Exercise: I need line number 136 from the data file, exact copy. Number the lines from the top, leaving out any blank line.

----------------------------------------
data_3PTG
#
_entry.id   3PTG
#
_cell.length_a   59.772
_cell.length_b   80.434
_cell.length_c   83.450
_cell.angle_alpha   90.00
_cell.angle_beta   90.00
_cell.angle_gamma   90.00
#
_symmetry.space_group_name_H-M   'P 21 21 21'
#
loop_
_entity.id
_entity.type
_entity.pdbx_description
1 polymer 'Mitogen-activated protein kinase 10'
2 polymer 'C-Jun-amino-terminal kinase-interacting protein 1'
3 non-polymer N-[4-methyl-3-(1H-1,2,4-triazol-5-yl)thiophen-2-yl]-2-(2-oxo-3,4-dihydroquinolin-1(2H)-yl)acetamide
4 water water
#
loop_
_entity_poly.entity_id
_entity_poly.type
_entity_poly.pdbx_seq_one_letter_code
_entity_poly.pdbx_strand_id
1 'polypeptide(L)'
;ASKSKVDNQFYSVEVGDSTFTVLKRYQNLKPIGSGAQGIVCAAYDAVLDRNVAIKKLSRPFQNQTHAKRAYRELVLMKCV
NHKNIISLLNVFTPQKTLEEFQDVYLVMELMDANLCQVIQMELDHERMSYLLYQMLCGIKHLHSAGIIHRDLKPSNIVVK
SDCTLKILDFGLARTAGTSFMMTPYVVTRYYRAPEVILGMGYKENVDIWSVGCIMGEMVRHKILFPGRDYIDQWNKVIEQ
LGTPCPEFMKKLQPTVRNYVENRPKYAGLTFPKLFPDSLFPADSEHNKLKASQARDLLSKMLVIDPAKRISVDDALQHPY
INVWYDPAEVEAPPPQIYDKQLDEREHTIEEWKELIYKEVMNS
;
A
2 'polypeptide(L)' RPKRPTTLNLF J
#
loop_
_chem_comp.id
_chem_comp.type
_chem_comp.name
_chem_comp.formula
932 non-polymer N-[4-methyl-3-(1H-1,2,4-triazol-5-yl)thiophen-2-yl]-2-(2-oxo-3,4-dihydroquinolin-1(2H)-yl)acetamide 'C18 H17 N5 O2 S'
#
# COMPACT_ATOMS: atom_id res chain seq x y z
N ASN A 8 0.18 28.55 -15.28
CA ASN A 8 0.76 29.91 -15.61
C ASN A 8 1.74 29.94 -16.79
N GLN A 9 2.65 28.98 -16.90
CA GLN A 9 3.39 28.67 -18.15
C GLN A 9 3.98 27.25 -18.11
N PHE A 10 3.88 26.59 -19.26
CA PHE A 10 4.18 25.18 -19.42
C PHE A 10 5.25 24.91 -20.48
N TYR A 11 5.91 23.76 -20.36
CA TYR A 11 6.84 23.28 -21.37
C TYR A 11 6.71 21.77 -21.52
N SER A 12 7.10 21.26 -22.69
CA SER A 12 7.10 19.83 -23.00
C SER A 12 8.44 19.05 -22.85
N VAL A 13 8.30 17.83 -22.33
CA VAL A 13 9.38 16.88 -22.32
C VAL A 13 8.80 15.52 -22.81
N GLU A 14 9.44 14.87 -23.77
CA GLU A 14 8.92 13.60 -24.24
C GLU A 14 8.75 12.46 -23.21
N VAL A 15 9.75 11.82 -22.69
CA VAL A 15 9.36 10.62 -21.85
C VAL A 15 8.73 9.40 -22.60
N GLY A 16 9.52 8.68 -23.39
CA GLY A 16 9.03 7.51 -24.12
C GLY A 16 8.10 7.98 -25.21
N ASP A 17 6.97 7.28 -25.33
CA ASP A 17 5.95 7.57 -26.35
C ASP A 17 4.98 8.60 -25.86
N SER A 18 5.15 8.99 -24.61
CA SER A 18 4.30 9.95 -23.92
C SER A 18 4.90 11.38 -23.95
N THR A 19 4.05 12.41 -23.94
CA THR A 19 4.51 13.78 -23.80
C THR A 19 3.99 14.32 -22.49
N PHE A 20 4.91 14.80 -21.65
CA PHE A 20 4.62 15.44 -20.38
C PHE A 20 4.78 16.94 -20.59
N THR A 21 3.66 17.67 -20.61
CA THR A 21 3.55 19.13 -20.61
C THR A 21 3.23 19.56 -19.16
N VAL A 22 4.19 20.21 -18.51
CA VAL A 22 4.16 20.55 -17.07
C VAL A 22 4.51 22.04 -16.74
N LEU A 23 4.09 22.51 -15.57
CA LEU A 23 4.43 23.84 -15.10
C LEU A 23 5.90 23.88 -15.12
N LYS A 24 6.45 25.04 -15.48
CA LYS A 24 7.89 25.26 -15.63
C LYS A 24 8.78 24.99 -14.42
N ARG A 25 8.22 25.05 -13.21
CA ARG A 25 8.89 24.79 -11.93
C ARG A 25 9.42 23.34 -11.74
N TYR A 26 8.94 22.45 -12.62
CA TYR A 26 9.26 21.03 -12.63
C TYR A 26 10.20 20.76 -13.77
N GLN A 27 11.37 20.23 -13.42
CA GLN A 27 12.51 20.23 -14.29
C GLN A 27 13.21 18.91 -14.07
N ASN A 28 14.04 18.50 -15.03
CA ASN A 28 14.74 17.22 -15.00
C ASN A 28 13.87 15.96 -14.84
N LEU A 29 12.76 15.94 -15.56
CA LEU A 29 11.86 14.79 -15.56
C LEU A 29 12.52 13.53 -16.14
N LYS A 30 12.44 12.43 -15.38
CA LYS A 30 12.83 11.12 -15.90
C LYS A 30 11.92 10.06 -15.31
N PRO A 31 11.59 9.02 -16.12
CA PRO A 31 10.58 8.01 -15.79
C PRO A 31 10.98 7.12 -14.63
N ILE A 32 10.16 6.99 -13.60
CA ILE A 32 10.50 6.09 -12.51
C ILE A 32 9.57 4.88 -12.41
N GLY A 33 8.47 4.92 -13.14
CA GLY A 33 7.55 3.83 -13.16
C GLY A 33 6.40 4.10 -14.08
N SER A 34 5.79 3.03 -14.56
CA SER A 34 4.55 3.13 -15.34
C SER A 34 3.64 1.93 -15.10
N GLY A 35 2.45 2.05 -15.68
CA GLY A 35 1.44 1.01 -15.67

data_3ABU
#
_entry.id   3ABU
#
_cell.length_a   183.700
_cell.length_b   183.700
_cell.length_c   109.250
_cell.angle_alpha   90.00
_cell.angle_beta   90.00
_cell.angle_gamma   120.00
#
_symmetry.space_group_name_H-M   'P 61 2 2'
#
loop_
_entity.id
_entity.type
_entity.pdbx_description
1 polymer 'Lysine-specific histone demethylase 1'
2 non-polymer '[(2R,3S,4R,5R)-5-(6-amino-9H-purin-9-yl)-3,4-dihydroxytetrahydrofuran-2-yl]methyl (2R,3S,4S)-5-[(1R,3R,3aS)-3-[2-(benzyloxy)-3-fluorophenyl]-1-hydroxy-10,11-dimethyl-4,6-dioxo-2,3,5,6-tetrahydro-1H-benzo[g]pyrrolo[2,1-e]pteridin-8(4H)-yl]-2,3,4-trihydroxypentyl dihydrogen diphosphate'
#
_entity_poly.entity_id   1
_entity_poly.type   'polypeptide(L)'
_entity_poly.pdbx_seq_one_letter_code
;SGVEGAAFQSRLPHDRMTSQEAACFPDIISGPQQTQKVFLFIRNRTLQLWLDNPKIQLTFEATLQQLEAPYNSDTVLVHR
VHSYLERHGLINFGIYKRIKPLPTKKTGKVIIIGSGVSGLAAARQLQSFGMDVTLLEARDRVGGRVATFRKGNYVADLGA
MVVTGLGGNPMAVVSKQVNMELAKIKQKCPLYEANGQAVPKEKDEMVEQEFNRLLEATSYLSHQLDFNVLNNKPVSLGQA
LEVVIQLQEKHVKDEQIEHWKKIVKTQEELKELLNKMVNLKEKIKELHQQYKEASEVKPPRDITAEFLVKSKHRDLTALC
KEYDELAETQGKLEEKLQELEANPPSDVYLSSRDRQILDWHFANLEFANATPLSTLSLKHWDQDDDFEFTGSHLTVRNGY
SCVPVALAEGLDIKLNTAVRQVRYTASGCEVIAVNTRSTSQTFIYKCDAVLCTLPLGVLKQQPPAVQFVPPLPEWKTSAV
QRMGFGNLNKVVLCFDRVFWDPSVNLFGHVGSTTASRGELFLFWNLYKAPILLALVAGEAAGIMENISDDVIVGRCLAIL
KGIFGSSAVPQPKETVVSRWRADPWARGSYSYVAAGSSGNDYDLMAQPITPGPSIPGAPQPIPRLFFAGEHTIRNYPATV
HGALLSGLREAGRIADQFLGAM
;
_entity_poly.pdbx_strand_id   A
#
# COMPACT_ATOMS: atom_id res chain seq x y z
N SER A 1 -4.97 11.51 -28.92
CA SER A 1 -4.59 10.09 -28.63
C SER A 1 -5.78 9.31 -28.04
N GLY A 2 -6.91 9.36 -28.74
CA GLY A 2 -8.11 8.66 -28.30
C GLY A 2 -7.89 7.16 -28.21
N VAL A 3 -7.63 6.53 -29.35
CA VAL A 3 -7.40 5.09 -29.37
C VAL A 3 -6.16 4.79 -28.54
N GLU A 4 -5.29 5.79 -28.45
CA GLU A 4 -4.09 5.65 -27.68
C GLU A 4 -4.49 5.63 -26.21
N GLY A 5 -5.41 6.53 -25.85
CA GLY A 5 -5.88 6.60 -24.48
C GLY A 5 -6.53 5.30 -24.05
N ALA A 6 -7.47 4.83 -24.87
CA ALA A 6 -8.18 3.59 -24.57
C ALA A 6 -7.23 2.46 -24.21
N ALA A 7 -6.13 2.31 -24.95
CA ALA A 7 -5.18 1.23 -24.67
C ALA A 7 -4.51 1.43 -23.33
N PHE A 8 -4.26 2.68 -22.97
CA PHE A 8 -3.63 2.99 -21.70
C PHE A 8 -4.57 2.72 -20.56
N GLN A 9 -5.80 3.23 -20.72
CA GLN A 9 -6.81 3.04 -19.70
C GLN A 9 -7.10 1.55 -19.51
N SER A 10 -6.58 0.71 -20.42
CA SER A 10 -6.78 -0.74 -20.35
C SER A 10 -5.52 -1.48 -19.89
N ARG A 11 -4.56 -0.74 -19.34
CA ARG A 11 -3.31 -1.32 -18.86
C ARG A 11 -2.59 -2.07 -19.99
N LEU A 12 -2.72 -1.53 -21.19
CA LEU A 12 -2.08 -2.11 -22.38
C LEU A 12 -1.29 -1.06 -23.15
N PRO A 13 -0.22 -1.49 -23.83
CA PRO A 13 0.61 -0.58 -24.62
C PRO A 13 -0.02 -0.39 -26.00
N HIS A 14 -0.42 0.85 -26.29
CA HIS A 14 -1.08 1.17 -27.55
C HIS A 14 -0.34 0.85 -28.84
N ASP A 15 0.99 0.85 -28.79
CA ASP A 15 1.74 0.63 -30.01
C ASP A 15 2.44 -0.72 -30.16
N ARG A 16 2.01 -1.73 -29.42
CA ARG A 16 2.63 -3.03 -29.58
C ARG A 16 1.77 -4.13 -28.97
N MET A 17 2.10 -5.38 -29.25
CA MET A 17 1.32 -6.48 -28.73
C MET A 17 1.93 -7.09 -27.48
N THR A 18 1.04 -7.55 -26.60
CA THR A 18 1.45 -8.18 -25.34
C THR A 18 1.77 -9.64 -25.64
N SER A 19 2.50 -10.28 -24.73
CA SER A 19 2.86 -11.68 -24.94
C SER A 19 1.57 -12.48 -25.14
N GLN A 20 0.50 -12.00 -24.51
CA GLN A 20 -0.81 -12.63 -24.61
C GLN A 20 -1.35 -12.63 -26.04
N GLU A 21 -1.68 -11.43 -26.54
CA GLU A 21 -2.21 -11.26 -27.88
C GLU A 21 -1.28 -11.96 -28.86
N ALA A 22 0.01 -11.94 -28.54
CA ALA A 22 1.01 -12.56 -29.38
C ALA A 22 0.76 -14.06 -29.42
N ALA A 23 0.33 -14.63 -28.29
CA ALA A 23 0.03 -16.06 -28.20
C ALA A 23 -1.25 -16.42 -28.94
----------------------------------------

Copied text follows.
_cell.angle_alpha   90.00